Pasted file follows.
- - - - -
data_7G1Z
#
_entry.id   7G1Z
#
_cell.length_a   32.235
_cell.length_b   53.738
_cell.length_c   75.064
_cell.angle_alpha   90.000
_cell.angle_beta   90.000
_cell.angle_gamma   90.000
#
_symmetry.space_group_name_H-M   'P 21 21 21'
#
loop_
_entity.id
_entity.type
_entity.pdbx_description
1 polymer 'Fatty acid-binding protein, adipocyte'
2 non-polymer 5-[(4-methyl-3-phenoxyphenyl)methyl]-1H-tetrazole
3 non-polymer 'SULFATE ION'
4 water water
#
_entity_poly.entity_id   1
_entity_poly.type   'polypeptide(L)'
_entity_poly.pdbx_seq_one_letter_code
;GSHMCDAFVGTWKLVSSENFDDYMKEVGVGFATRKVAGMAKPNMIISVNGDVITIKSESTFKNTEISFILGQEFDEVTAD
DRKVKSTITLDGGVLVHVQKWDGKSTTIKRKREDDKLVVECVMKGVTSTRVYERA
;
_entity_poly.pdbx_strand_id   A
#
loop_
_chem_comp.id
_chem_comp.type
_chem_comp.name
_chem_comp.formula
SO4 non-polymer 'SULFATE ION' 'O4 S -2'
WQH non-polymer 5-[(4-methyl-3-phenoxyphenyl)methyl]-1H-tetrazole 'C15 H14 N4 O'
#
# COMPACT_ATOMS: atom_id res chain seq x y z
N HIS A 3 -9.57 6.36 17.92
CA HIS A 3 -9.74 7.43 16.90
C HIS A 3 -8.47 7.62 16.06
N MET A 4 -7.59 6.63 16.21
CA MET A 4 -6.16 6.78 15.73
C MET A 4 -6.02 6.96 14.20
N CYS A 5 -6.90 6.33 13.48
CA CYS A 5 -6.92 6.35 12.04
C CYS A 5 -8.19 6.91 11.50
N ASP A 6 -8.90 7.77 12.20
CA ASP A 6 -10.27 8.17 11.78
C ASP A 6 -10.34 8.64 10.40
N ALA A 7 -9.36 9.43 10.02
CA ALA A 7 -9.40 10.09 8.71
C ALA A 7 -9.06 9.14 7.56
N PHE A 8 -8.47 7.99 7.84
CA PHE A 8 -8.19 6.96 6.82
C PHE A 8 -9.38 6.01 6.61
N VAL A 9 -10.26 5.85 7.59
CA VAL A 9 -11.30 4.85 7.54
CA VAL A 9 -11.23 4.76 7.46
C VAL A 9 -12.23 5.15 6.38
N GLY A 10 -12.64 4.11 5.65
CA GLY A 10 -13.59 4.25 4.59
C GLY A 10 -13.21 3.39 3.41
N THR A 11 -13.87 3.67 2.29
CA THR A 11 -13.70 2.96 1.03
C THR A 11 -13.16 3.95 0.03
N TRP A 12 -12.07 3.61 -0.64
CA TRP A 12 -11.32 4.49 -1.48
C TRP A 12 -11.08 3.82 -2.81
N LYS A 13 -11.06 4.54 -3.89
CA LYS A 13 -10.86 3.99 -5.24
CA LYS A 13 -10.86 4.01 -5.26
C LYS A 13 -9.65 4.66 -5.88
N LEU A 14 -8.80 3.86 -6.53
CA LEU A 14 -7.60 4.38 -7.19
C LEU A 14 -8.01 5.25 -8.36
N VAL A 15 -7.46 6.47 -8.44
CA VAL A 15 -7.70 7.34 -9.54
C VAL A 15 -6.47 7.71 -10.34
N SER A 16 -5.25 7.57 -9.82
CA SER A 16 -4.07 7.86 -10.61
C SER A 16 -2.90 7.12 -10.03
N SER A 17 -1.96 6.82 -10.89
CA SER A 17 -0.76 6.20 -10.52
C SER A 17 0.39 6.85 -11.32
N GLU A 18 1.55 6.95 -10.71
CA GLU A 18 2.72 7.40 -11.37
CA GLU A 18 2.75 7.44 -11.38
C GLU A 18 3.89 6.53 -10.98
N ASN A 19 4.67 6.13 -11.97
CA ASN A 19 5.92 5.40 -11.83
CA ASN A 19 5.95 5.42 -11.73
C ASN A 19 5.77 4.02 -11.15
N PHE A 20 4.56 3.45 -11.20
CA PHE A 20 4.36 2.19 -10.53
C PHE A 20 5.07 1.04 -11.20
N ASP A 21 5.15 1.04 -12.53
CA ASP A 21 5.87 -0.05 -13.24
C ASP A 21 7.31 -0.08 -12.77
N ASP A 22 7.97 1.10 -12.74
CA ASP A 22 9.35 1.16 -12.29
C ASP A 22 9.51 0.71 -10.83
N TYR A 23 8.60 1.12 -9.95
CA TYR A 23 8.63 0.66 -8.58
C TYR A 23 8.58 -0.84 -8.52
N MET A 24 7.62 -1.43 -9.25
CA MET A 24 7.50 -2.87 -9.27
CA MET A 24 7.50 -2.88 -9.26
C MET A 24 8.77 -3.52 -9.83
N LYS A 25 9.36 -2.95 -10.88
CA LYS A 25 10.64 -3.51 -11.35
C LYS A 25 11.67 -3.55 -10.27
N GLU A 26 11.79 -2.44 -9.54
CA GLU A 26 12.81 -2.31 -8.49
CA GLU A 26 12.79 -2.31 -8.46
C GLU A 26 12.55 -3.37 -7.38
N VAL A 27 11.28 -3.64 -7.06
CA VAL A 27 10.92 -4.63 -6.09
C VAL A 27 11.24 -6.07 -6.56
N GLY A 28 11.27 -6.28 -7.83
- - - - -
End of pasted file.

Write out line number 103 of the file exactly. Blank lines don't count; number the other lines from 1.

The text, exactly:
C ASP A 22 9.51 0.71 -10.83